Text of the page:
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Olivier Fontan
LM Windpower

07 November 2023

We are in the midst of an all-pervasive supply chain problem - how do you think it should be addressed?

The first thing to be addressed is the need for collaboration. One industry that has done this very well in the past is the automotive industry, they have created a market where each player has become the champion of a determinate compound. This is a model that we have tried to apply in our field, but it is yet to become the norm. I also think that as an industry we should spend more time optimizing the technology we already have, rather than launching new things. We kept introducing new models at very high speed, in detriment to the actual optimization of our current tools. 

Why is there a tendency to bring new products to market instead of making better what is already there?

That was a way of showing commitment and trying to catch up with the lower cost of fossil fuels. We are there now - wind is the cheapest source of energy. The way the industry grew was necessary but the next 20 years will be different. Speed of introduction should slow down,  and the quality of what we have should be improved. 

​​Despite the strong promises for growth in the sector, you claim it suffers a lack of both profitability and visibility. Why?

There are clear factors such as inflation and rising costs that create caution surrounding investment. We are also seeing significant disruptions in supply chains and logistics. In this environment especially we need visibility, which customers cannot always provide because of lack of policy certainty, permitting delays, and related factors. 

This has been a problem for every company. Our solution was to give visibility to our suppliers  which in turn gave them confidence to invest and collaborate with us. We have implemented this transparency and collaboration at ground level, too, inviting suppliers to work with our team in our factories. With respect to long-term profitability, regional supply is key, but this too is connected to visibility. If we have good relationships with suppliers and offer visibility of upcoming projects, they are more amenable to accepting orders, and may help with saving costs.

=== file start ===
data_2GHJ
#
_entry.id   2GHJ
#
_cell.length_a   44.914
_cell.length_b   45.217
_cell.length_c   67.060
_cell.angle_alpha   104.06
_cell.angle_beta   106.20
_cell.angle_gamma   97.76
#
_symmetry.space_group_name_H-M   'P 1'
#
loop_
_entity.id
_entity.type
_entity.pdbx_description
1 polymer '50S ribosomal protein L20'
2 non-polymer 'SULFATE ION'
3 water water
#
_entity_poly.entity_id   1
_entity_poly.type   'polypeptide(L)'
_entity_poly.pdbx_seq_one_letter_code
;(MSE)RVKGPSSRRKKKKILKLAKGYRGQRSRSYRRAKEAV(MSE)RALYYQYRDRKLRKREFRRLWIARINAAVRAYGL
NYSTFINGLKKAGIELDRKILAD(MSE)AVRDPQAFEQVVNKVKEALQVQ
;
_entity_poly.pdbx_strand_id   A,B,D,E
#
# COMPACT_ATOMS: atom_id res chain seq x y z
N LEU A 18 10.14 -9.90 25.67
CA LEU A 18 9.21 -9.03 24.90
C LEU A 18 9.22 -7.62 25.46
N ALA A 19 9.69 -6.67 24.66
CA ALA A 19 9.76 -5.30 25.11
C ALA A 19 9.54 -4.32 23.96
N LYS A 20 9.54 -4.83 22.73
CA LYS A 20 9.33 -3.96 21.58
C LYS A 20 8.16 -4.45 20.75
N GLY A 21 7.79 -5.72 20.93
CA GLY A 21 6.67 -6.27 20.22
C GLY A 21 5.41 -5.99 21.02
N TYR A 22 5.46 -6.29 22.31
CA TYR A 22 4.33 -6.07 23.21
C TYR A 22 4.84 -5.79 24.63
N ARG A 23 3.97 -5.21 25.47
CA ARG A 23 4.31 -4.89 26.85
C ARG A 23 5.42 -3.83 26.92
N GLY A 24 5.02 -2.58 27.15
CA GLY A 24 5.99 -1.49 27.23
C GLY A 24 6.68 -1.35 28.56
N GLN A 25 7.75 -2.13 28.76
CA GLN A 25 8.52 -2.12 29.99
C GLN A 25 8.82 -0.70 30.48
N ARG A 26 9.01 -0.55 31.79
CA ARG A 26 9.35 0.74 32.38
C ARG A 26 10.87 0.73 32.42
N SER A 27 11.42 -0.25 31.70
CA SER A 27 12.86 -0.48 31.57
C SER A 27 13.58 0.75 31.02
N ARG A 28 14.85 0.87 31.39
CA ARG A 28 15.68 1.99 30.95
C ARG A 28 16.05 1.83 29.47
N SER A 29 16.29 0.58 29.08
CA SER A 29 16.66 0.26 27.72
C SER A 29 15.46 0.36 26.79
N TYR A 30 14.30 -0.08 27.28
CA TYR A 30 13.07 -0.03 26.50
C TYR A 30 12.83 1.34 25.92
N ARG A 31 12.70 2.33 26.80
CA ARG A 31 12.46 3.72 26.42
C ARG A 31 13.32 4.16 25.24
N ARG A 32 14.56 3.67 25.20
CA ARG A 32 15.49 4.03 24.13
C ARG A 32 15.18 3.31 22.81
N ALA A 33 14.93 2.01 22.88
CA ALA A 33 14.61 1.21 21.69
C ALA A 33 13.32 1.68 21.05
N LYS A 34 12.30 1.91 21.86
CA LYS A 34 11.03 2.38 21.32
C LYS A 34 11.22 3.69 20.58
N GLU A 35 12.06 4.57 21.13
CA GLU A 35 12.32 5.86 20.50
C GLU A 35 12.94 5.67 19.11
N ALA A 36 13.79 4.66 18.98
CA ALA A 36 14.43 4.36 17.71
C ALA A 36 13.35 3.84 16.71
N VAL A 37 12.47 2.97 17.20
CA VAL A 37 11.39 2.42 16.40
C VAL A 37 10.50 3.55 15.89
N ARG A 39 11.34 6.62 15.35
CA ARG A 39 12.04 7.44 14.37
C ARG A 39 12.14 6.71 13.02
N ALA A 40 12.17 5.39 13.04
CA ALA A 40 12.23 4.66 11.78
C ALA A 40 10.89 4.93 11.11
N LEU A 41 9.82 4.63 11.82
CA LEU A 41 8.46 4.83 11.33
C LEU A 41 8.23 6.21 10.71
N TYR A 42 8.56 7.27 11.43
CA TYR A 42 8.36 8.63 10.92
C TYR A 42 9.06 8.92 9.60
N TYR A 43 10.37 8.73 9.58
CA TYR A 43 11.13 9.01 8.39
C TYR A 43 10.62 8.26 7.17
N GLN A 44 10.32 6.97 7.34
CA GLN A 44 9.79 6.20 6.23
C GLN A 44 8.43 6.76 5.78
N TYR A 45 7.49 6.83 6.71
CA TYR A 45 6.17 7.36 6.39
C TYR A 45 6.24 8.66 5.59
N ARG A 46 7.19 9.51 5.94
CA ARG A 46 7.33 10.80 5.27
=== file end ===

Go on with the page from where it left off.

There have been many questions concerning the disposal of used blades for turbines and the sustainability of the renewables sector. Your project, ZEBRA, aims to use 100% recyclable turbine blades. What are other ways you are trying to make LM Windpower more sustainable?

We have already produced fully recyclable blades, currently under testing. Regarding the sustainability of our company, we are already carbon neutral, but of course waste remains a key concern, both upstream and downstream. The ZEBRA project concerns the downstream, i.e. at the end of the blades’ lifespan, which involves recycling and reusing the material for something else. However, we are committed to more than this, looking at the upstream waste, too, i.e. our own design and manufacturing process, setting a target that by 2030 our blades are entirely zero-waste. The improvement is measurable: in 2020 we recycled 27% of our waste, in 2021 this increased to 40%. 

Another significant fact is the repowering opportunities of these ventures. If solutions are not found with respect to waste-management, the burden of landfill continues to grow, dissuading customers and negatively impacting the business.

What are your priorities for the near future? 

A clear priority for the business is continual optimization. Simply, people will always want longer, lighter, and more efficient blades. We are constantly trying to improve each element of the blade and its life-cycle, innovation from early design. 


The process of manufacturing itself also requires innovation. Blades manufacturing is still an extremely labor-intensive process. More automation is needed – this does not mean replacing people with robots, but rather using machines for work that requires higher precision.


In fact, there is a feedback loop of required innovation. As materials improve, the manufacturing process must adjust - and as manufacturing improves, new possibilities are presented for our designs. It is this innovation which drives improvement and allows us to continue to push new milestones and remain the pioneers of the field

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